If facemasks weren’t effective, then why do doctors wear masks when performing surgery? So the argument goes when the subject of public mandates to wear masks come up. The problem with this position is that public settings are obviously not operating rooms.
As practice goes, doctors wear facemasks during operations because, though in a sterile environment, it’s necessary to protect the patient that has been cut up and now has an open wound as such could easily get infected by germs from the doctor’s mouth and nose. Another reason, though secondary, is to protect the doctor from possible splashes when he is cutting up the patient.
And yet, this is not the situation being contemplated in relation to the mandatory requirement to wear facemasks with the ostensible objective of controlling COVID-19 spread: the lack of training that most of the general public have in wearing masks, the quality and cleanliness of the masks, the extent to which the masks itself can actually stop transmission from one person to another, the physical closeness of people to each other (including population density of the areas involved), the quality of air circulation, and so on are all clearly different to the circumstances inherent in an operating room.
Pharmaceutical and biotechnology expert Roger Koops (“Year of disguises,” AEIR, Oct. 16, 2020) asserts that whether you’re talking of a “surgical mask or N95 mask” such “has no benefit in the general population and is only useful in controlled clinical settings. Further, it has been considered a greater transmission risk than a benefit in the general population.”
In other words, masks are generally useless in relation to COVID-19 spread.
The huge error of many people, according to Koops, is believing that masks are barriers. They are not. They are “filters.”
The ordinary masks available to the public are designed to filter specific things (and only those things) and are not usually 100% effective. They are designed for normal breathing and for short durations (hence not meant to be worn for hours).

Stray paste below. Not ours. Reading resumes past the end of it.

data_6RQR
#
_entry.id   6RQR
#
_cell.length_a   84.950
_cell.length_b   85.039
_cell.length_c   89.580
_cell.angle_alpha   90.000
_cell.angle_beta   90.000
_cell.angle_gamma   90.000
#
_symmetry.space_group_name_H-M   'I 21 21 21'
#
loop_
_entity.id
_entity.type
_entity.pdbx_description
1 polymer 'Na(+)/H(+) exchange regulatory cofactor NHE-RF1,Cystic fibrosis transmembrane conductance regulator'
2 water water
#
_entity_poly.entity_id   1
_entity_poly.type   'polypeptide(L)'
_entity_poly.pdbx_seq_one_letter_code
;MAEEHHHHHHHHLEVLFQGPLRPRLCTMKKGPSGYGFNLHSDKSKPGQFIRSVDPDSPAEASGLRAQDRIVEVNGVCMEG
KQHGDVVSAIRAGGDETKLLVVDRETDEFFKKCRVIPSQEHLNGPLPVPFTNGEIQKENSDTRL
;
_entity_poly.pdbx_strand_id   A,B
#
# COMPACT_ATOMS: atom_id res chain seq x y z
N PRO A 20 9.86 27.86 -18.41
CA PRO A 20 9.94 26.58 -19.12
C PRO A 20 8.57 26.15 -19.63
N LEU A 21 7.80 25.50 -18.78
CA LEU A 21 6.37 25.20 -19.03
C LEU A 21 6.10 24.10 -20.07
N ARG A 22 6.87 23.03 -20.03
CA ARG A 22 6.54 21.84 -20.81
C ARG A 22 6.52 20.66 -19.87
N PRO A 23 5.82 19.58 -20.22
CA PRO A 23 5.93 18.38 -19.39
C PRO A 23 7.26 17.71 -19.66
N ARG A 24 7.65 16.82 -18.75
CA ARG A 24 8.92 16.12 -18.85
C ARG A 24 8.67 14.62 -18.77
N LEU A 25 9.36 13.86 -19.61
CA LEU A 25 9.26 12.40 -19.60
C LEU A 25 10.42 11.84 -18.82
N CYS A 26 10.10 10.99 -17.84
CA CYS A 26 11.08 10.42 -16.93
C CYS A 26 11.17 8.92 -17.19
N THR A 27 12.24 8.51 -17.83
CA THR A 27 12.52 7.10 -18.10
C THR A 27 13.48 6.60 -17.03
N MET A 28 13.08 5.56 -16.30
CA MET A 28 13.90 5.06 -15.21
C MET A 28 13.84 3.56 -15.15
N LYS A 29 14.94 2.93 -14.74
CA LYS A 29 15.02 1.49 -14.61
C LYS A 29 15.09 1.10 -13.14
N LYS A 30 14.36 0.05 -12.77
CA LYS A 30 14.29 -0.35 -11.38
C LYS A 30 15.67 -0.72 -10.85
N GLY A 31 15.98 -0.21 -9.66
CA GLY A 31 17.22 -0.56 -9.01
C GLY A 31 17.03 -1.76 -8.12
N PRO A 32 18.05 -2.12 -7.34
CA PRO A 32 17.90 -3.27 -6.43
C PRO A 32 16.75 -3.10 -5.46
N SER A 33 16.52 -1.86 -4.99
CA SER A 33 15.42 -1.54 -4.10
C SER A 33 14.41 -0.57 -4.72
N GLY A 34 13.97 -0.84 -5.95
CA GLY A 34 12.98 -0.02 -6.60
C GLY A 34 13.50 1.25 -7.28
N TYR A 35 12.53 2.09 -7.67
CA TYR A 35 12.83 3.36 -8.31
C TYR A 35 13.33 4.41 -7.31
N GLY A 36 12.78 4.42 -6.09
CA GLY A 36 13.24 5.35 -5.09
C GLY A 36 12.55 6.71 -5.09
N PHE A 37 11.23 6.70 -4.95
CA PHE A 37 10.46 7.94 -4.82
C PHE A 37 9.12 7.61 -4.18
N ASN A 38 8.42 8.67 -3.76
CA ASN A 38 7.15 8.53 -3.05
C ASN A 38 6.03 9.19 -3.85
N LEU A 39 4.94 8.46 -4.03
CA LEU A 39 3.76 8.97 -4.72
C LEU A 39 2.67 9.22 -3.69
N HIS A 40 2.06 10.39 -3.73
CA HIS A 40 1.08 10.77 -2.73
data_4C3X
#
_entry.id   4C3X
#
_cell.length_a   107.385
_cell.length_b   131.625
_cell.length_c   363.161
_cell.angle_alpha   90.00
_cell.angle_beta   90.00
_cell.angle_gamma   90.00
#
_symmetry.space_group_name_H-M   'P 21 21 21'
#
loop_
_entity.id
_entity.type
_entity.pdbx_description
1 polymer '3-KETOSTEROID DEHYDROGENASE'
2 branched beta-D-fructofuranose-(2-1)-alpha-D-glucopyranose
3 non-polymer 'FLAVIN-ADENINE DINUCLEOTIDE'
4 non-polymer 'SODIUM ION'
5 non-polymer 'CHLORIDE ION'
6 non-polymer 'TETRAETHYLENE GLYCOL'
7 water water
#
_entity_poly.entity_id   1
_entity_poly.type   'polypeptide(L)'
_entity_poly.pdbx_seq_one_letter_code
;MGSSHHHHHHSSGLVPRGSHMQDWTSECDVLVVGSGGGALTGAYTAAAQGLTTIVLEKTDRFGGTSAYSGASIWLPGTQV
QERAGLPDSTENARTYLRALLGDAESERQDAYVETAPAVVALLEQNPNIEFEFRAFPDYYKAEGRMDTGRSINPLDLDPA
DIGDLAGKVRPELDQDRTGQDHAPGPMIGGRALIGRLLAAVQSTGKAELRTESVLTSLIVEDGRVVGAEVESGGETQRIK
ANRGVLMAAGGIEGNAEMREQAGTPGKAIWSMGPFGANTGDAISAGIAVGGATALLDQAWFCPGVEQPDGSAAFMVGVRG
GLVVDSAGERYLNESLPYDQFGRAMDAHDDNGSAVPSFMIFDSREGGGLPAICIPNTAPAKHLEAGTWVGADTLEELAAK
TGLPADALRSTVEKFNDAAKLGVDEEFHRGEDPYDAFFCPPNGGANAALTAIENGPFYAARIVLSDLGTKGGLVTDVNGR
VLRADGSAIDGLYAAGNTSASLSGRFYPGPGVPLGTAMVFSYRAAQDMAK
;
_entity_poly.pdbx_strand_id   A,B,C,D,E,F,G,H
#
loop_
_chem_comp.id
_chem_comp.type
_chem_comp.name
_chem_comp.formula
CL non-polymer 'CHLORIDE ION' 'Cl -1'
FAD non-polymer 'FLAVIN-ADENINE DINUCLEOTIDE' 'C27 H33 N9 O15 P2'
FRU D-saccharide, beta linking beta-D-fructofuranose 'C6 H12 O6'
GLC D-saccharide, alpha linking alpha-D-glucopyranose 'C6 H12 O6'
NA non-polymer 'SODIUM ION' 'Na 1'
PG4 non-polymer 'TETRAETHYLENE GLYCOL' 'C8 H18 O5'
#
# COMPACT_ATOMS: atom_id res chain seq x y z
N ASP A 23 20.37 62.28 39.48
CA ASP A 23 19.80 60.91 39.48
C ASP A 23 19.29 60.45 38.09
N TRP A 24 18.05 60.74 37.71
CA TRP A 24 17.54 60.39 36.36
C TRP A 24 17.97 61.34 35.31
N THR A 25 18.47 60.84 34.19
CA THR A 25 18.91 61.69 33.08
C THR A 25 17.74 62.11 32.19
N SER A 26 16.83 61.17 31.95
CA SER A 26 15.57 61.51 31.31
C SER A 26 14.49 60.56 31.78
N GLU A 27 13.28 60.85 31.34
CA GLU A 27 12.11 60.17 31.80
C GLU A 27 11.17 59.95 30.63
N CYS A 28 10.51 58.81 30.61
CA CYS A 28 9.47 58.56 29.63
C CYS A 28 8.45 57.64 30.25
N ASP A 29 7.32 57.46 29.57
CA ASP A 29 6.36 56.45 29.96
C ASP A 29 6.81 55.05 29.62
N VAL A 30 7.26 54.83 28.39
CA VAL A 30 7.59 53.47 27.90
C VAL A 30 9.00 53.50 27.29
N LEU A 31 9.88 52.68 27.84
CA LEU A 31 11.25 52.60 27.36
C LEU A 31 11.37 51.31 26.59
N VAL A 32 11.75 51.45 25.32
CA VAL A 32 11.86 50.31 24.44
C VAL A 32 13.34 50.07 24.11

As pointed out by Koops, there is “only one type of mask, the surgical mask, which has shown any ability to reduce, not eliminate, virus transmission.” But — and here’s the crucial part — “the surgical mask is not intended for use outside of a controlled, sterile hospital surgical field where its use and function can be controlled. It has limitations.”
In brief, imagine you’re infected and wearing a facemask: the virus gets into the mask, the virus remains in the mask, the mask is now contaminated with the virus, the mask now carries the virus. The next time the wearer takes it off, breathes out, or does whatever normal human action, the virus is expelled into the surrounding environment. In other words: the face covering merely altered “the timing of the virus getting into the environment, but it now acts as a contact source and airborne source; [the] virus can still get into the environment.”
On the other hand, imagine you are not infected but wearing a mask. You will encounter in the environment various “virus, aerosols, or droplets, the virus and aerosols will likely penetrate. If the droplet is stopped, the surface is now contaminated. This means that if the surface of the covering touches the mouth or nose, you can become contaminated, i.e. infected.” Thus, “if you
inhale, you can become contaminated. If you touch the face covering, such as pulling it up and down, you can become contaminated.” Finally, “because the surface is contaminated, a person can also expel the virus back out into the environment just as with egress. This can be done by talking, breathing, coughing, etc.”
Koops makes a crucial point: “Stopping a *droplet* is not the same as stopping the virus!”
And you’re not even helping your neighbor, as some of the more pompous self-righteous defenders of mandatory mask wearing are wont to declare: you’re actually possibly more dangerous to those around you. “You are now becoming an additional potential source of environmental contamination. You are now becoming a transmission risk; not only are you increasing your own risk but you are also increasing the risk to others.”
The better practice is the tried and true simple Good Respiratory Practice: “cover your mouth/nose when coughing or sneezing. It is especially effective if you use a tissue or handkerchief as a receptacle and cup your hand around them. The hand now actually does serve more as a barrier. Plus, you will more likely remove the potential virus molecule from the environment by proper disposal of the tissue or washing the handkerchief. That is a practice we should be getting back to.”
There’s a reason why mandatory public mask wearing has never been imposed, despite every (and more serious) pandemic that happened before. And why no credible medical study or expert ever recommended mandatory public mask wearing.
But then again, before this year, sanity and common sense prevailed.
Jemy Gatdula is a Senior Fellow of the Philippine Council for Foreign Relations and a Philippine Judicial Academy law lecturer for constitutional philosophy and jurisprudence.